• Heavy drinking is defined as eight or more drinks per week for women or 15 plus drinks per week for men.

For these purposes, the federal government defines a "standard drink" as an alcoholic beverage that contains 0.6 fluid ounces or 14 grams of pure alcohol. This generally equates to:⁴

  • A 12-ounce can or bottle of regular beer
  • A 5-ounce glass of wine
  • A 1.5-ounce shot of liquor, such as tequila or vodka

When reading these guidelines, keep in mind that alcohol can affect people differently—even when they're drinking the same amounts. The varying effects that alcohol has on a person can depend on several factors, like your age, body, how quickly you consumed it, and the amount of food in your stomach at the time.⁵

And as the CDC points out, biological differences in body type and chemistry can lead to higher intoxication levels in women compared to men.⁶ What's more, some research shows that women face increased health risks linked to excessive alcohol use over time. These potential long-term effects include health problems such as:⁷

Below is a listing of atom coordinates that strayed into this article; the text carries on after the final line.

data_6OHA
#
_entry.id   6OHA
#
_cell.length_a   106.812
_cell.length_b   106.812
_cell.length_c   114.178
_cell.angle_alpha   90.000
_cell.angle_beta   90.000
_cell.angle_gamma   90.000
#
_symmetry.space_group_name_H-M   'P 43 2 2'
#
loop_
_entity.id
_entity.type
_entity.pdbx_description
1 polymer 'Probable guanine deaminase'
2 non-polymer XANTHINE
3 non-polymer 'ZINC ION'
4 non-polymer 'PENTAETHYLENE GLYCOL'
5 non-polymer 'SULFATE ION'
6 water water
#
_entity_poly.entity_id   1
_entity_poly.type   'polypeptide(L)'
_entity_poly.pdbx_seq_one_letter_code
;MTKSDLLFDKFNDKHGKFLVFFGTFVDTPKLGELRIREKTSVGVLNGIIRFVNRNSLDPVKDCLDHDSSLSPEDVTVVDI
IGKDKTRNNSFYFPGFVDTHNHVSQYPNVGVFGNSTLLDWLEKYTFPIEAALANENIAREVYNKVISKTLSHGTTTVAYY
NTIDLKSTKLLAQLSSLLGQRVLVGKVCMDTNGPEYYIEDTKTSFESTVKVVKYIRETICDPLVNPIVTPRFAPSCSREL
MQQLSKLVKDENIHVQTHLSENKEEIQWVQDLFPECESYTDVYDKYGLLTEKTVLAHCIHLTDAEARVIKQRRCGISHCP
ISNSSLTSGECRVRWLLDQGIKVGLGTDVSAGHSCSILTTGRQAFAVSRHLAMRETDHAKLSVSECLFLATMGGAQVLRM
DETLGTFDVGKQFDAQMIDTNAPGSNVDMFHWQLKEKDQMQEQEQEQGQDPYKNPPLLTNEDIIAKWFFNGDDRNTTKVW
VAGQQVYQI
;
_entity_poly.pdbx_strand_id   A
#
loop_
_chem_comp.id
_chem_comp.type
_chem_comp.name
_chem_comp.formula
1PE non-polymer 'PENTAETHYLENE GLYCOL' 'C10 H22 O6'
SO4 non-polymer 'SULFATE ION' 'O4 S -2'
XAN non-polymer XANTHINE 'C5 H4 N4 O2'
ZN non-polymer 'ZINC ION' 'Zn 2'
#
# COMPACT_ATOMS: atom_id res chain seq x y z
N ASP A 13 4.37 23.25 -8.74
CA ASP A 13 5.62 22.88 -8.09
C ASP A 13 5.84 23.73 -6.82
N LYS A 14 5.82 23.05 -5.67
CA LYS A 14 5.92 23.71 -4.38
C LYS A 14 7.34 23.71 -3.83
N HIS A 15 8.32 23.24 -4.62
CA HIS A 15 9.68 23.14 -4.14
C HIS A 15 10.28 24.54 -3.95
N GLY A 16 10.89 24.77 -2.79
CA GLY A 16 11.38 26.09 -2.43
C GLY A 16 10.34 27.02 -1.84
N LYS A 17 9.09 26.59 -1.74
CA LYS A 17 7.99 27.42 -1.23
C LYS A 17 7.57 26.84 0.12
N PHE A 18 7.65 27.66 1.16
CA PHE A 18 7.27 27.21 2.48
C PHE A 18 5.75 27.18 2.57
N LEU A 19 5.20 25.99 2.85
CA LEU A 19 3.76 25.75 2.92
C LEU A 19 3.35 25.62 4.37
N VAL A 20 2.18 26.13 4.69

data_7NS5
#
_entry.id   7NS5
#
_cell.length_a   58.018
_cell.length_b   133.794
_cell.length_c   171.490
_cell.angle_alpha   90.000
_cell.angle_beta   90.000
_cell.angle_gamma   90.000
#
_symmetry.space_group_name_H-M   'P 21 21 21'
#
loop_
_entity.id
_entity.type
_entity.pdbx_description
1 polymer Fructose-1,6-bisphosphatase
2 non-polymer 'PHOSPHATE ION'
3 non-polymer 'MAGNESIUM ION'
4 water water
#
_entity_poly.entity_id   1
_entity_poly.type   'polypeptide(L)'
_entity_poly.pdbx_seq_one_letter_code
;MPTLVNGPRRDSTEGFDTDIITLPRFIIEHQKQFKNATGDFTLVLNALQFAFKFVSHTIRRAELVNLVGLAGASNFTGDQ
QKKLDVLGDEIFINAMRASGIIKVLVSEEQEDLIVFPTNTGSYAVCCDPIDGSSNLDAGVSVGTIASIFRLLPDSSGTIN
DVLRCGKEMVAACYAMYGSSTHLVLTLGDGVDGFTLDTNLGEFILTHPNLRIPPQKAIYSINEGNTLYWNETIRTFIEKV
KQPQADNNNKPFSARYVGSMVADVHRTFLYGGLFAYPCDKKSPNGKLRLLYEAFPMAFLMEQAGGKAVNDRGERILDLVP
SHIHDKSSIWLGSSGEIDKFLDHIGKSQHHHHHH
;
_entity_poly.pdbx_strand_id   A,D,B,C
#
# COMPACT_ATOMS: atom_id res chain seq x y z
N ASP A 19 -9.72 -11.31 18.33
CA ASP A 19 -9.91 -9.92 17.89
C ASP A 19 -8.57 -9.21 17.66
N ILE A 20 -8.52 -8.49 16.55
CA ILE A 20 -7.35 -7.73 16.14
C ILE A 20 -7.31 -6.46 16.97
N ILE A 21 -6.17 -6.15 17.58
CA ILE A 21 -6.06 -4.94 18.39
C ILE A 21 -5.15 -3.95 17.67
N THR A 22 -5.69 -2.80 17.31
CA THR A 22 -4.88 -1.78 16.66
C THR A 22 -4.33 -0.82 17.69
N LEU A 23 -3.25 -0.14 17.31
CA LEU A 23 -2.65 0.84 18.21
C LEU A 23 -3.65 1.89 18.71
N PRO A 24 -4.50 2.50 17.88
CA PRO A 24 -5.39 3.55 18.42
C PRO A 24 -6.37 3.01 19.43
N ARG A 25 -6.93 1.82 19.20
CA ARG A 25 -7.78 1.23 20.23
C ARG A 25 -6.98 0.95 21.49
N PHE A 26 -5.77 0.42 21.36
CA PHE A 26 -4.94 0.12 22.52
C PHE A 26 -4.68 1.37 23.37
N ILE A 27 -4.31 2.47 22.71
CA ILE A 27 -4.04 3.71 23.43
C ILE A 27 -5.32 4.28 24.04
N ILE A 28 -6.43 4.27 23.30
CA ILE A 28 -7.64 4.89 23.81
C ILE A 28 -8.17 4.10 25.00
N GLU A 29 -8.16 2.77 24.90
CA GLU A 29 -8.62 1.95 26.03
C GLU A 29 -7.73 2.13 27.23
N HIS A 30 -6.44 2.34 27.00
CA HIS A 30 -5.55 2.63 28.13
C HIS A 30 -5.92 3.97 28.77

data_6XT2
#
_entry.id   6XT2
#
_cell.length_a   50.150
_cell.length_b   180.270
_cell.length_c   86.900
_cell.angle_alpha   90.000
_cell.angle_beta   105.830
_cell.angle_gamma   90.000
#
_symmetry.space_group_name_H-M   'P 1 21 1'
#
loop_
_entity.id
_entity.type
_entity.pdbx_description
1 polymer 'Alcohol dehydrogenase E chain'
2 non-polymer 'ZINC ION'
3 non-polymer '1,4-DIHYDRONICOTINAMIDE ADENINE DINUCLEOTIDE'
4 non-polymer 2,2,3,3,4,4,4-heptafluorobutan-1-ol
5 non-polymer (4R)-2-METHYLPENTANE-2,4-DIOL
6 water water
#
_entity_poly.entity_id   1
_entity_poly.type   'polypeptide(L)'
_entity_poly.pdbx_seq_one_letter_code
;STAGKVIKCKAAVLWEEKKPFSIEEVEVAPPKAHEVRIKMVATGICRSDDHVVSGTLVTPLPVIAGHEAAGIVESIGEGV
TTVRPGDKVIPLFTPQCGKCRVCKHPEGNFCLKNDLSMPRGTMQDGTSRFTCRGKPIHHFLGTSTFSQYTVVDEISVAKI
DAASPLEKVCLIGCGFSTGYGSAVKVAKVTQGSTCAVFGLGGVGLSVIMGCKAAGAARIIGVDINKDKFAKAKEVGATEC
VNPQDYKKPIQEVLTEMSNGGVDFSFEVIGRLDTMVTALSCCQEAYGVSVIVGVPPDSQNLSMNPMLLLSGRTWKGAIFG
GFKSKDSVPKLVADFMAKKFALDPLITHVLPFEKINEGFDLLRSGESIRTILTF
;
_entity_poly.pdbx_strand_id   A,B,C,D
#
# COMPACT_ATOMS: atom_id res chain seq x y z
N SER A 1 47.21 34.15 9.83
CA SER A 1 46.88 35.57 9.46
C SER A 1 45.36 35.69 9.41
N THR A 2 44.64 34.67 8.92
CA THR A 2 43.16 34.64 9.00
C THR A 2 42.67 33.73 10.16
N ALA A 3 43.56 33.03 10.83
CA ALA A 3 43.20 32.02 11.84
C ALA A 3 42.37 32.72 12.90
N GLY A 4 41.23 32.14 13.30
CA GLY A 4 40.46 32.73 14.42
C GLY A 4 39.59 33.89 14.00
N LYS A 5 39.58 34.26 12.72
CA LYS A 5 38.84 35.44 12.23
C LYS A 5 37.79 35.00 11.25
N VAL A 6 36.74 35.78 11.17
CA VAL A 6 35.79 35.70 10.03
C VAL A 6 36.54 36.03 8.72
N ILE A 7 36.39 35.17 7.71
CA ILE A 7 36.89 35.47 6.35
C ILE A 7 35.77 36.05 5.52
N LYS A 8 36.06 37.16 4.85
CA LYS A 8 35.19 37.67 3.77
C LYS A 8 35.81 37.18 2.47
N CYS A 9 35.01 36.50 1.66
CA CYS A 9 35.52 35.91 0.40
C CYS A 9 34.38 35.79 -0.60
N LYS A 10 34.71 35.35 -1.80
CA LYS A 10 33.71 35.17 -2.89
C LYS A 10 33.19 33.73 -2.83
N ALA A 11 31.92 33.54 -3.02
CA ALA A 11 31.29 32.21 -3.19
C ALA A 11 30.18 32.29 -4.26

Signs You're Drinking Too Much

To get a sense of whether your drinking habits are bordering on risky, consider starting by becoming aware of your patterns around alcohol.

The Substance Abuse and Mental Health Services Administration (SAMHSA) suggests looking out for certain red flags. For example, signs of excessive drinking might include one or some of the following:⁸,⁹

  • You are drinking more than you planned to
  • Your drinking interferes with your daily activities, obligations, and relationships